Yao Li, Minhao Cheng, Kevin Fujii, Fushing Hsieh, Cho-Jui Hsieh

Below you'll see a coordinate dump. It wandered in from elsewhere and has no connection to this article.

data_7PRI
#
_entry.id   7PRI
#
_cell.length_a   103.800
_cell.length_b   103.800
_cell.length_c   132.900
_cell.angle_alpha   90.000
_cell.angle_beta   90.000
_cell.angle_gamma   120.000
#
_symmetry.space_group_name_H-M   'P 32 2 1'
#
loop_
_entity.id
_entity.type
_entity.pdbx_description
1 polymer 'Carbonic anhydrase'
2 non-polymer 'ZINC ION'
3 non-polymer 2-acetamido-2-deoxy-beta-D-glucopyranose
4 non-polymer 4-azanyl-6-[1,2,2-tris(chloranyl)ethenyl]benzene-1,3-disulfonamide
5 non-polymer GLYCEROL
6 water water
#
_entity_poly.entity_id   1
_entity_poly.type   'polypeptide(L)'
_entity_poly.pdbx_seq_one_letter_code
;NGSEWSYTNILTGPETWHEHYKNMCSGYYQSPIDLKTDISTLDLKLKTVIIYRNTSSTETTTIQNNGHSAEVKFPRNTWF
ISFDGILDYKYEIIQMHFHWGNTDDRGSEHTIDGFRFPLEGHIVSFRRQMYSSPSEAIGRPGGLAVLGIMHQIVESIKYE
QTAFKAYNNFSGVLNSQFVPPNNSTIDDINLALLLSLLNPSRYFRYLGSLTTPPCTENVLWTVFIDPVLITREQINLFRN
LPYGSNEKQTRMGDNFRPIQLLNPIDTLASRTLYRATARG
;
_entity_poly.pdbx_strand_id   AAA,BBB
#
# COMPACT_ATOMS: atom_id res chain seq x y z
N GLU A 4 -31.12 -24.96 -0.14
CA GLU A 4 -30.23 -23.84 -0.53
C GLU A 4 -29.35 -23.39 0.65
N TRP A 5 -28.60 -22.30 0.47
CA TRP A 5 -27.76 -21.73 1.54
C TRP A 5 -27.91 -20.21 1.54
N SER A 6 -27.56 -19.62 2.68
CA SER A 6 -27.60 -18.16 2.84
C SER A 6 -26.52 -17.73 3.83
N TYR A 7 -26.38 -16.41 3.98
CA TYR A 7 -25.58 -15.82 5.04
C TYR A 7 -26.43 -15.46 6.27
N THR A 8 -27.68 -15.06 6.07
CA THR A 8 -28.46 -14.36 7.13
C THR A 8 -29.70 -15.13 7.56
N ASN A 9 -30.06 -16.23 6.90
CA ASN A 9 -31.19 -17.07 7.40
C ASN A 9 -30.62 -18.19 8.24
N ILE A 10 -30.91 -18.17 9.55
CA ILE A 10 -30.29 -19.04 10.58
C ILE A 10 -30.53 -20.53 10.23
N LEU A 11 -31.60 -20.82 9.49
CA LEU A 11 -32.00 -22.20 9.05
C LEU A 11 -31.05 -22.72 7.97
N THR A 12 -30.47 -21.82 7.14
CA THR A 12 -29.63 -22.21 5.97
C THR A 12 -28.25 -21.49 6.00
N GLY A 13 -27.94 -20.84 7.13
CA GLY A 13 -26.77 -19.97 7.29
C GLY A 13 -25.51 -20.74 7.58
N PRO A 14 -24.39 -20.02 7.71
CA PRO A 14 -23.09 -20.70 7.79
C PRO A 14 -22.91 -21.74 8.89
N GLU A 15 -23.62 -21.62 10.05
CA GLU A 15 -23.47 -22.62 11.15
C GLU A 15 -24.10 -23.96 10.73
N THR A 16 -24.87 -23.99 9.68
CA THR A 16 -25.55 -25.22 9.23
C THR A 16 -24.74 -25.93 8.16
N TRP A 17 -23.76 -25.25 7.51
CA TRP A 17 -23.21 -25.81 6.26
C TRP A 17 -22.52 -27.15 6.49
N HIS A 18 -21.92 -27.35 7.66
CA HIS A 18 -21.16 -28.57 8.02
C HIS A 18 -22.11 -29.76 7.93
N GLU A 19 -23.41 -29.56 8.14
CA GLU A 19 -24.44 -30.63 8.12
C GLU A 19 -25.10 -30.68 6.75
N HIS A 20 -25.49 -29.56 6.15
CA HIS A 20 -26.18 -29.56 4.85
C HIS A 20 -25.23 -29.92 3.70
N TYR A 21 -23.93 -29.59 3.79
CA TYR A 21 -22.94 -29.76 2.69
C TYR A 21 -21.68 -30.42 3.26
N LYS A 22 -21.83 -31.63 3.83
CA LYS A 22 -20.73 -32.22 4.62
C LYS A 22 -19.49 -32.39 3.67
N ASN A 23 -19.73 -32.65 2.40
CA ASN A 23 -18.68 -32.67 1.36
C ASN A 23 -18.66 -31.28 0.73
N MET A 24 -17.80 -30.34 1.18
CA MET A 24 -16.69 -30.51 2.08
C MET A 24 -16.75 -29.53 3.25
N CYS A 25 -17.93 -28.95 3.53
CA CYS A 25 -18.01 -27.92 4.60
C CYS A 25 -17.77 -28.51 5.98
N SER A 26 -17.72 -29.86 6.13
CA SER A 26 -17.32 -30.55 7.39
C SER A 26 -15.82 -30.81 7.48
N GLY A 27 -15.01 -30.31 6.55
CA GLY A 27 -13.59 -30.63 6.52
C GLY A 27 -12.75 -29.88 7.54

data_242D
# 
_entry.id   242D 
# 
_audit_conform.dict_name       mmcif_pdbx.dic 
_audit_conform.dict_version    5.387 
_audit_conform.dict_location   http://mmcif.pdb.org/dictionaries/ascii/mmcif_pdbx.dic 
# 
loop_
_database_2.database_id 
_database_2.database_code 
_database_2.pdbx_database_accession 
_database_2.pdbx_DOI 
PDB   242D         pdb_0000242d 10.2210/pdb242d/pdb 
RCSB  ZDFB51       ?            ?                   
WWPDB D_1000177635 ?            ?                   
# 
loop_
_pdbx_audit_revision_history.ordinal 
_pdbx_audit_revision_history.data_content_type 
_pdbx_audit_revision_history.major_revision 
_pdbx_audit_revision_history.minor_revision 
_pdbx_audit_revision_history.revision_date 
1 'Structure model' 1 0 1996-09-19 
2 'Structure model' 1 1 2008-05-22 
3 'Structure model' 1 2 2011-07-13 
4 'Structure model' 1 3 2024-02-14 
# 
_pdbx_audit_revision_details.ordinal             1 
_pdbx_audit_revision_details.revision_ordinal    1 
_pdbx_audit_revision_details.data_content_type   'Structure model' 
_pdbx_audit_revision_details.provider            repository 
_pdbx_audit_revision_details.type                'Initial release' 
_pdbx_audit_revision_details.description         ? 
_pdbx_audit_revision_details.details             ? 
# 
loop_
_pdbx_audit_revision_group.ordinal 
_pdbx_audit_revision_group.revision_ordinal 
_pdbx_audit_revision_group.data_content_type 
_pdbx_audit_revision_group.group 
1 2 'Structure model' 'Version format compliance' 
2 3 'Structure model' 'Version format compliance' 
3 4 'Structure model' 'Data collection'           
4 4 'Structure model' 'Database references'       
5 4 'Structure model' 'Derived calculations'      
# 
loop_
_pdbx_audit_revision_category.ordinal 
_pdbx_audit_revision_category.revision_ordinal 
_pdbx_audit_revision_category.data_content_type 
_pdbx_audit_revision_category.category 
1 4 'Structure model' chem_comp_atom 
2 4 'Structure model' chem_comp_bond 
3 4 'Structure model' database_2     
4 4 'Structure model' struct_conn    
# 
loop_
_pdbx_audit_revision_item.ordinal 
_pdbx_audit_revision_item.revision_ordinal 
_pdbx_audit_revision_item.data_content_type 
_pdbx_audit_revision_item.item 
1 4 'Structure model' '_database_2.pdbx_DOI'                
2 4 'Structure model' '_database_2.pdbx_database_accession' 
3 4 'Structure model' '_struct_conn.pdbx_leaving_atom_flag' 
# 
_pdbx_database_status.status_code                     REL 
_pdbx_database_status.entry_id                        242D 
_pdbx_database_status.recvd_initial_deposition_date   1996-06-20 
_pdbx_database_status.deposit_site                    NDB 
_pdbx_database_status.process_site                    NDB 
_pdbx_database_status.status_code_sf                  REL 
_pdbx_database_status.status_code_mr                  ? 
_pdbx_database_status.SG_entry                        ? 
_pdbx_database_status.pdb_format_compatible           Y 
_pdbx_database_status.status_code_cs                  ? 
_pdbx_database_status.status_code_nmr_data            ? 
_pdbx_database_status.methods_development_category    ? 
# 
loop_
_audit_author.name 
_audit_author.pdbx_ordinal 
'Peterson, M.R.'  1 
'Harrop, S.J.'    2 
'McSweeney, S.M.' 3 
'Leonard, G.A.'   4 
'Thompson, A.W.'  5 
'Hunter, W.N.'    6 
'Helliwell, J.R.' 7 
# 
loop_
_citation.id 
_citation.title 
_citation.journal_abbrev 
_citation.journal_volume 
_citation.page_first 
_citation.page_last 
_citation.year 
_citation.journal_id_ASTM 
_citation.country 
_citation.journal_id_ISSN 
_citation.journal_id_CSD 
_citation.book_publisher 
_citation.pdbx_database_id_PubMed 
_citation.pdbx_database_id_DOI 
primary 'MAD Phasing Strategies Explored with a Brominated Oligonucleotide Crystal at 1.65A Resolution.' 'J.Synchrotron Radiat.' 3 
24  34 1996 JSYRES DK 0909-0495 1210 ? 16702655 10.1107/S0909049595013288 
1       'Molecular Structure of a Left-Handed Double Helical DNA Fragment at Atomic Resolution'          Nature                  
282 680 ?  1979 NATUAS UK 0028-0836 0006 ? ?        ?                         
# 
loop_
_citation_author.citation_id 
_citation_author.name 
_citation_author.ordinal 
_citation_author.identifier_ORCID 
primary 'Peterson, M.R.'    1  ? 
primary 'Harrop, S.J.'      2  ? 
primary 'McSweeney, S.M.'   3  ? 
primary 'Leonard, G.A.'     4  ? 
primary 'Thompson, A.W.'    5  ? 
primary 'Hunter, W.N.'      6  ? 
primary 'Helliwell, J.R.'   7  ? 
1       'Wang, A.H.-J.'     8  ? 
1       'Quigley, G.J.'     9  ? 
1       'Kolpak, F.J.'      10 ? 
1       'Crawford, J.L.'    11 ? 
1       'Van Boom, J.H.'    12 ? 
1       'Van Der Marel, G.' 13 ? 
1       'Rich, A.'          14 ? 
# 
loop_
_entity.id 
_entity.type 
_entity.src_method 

We study the problem of learning from group comparisons, with applications in predicting outcomes of sports and online games. Most of the previous works in this area focus on learning individual effects---they assume each player has an underlying score, and the ''ability'' of the team is modeled by the sum of team members' scores. Therefore, all the current approaches cannot model deeper interaction between team members: some players perform much better if they play together, and some players perform poorly together. In this paper, we propose a new model that takes the player-interaction effects into consideration. However, under certain circumstances, the total number of individuals can be very large, and number of player interactions grows quadratically, which makes learning intractable. In this case, we propose a latent factor model, and show that the sample complexity of our model is bounded under mild assumptions. Finally, we show that our proposed models have much better prediction power on several E-sports datasets, and furthermore can be used to reveal interesting patterns that cannot be discovered by previous methods.